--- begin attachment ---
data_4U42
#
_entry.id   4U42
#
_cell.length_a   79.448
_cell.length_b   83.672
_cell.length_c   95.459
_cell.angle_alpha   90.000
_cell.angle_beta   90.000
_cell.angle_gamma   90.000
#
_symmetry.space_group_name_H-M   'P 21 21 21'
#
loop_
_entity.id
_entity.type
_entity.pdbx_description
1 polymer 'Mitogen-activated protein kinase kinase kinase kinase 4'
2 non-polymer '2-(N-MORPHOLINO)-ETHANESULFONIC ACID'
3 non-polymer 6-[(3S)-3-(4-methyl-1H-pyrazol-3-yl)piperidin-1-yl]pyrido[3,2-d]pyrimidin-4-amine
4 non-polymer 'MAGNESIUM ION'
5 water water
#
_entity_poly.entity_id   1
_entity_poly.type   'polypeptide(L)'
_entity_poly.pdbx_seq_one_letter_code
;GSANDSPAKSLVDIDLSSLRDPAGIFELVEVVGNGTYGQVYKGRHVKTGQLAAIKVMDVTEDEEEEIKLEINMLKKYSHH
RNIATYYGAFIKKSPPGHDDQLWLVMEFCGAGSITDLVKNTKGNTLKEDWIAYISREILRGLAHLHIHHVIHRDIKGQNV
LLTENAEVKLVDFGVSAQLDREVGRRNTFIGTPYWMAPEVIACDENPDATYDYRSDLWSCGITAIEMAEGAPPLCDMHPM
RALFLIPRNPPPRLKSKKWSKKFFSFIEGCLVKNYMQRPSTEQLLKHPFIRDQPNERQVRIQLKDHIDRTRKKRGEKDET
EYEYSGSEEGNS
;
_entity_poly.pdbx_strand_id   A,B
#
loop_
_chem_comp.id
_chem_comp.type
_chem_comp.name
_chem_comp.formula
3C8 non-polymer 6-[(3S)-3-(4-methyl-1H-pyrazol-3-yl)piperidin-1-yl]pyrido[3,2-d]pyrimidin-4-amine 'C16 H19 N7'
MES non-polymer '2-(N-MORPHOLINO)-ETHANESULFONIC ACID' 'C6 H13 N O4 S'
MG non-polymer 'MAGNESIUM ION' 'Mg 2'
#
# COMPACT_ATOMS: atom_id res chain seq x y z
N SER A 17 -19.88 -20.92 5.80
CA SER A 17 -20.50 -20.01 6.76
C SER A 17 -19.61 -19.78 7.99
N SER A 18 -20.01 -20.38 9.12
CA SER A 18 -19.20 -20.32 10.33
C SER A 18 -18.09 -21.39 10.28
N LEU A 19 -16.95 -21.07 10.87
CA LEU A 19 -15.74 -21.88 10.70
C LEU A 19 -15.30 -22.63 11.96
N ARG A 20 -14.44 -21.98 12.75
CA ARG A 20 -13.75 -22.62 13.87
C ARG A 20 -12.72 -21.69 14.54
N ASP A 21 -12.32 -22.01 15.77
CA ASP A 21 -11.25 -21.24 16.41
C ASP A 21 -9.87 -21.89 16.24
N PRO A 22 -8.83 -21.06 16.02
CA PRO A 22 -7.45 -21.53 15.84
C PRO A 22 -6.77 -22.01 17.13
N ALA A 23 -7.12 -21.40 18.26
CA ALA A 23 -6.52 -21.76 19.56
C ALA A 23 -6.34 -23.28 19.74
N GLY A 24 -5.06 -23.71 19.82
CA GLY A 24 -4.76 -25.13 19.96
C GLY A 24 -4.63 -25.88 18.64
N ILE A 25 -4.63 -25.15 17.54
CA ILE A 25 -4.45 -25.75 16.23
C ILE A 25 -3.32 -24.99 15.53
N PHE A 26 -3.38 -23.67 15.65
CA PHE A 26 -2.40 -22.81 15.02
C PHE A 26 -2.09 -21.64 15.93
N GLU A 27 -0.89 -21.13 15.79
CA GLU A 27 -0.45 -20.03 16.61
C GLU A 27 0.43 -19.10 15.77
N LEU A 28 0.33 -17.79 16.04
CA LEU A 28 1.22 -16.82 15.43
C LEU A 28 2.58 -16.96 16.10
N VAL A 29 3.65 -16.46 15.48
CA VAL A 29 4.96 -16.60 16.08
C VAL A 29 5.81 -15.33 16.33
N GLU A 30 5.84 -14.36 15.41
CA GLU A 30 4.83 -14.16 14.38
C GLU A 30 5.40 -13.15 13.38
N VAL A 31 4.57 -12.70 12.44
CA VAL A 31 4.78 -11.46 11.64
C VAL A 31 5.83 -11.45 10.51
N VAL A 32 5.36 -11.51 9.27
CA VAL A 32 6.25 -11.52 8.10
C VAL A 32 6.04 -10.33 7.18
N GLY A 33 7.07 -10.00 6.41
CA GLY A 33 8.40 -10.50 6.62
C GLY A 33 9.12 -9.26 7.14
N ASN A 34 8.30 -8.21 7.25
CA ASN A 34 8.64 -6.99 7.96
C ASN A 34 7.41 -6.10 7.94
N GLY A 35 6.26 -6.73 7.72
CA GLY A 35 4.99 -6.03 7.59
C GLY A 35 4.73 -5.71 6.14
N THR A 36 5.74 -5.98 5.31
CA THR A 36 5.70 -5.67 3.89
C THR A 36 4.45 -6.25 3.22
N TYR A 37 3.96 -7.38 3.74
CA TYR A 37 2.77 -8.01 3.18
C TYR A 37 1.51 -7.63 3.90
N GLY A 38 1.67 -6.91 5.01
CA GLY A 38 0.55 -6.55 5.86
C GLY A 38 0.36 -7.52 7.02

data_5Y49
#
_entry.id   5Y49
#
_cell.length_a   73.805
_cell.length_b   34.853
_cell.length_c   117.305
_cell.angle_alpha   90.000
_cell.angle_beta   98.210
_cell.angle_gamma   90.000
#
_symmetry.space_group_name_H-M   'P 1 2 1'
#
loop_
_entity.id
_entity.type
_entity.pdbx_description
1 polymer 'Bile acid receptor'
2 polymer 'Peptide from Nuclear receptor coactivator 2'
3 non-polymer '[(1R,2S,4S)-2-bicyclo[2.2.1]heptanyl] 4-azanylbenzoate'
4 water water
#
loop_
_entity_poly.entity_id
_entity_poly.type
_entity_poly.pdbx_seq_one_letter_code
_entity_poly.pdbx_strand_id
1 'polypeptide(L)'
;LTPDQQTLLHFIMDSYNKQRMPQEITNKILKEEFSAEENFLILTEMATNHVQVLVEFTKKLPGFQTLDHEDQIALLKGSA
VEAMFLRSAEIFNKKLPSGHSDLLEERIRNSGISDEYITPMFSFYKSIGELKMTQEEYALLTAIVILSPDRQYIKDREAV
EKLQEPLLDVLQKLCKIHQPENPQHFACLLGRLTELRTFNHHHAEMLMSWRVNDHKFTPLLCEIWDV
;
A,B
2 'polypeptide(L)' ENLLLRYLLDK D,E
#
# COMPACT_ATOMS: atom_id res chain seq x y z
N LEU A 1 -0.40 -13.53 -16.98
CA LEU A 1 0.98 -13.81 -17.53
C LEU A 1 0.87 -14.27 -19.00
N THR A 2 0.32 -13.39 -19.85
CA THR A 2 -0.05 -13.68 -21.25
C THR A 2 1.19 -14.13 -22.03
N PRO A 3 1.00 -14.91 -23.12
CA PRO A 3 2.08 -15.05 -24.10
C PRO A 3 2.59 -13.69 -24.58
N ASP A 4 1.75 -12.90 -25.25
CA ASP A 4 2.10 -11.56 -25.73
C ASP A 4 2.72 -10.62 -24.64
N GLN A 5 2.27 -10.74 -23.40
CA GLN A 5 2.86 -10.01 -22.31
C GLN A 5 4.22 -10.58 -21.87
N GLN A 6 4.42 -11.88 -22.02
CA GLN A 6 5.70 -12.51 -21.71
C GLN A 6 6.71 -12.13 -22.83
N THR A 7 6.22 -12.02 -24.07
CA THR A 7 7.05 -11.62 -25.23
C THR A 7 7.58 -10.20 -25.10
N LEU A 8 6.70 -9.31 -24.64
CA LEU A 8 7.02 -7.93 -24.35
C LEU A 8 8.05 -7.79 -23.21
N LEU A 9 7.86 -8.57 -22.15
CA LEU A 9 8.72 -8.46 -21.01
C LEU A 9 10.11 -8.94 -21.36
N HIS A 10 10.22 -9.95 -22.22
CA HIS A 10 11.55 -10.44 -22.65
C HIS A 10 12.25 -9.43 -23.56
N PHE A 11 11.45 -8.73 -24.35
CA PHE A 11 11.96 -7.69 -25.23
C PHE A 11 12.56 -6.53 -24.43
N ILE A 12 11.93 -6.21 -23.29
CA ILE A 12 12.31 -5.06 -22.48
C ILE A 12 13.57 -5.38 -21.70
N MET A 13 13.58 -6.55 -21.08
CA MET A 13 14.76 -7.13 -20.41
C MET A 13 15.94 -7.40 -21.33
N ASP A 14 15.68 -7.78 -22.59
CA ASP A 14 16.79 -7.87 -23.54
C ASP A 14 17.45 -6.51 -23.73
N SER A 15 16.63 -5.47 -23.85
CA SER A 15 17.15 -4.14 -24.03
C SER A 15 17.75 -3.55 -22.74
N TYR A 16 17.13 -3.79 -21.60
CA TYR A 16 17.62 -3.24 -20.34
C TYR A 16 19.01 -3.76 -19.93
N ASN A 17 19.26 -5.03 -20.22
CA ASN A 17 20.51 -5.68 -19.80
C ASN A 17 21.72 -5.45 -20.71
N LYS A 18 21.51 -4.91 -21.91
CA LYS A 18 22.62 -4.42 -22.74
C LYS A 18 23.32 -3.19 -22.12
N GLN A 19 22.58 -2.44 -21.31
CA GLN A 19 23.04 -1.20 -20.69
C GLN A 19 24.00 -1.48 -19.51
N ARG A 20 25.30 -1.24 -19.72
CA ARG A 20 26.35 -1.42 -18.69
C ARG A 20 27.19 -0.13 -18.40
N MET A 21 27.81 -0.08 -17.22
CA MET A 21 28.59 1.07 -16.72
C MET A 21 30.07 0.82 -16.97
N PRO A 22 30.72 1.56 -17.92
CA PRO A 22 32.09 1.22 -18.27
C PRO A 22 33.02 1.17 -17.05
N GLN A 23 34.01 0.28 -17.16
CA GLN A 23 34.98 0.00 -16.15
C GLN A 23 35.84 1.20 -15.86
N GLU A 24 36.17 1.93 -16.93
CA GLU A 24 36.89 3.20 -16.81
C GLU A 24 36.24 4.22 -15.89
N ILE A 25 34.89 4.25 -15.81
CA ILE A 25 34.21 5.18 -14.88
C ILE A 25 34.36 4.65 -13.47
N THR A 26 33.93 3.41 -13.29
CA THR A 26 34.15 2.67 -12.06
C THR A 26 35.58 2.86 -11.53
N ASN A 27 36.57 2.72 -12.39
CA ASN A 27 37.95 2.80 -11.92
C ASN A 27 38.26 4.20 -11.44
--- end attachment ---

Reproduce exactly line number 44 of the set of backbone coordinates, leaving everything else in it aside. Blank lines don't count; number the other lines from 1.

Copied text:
# COMPACT_ATOMS: atom_id res chain seq x y z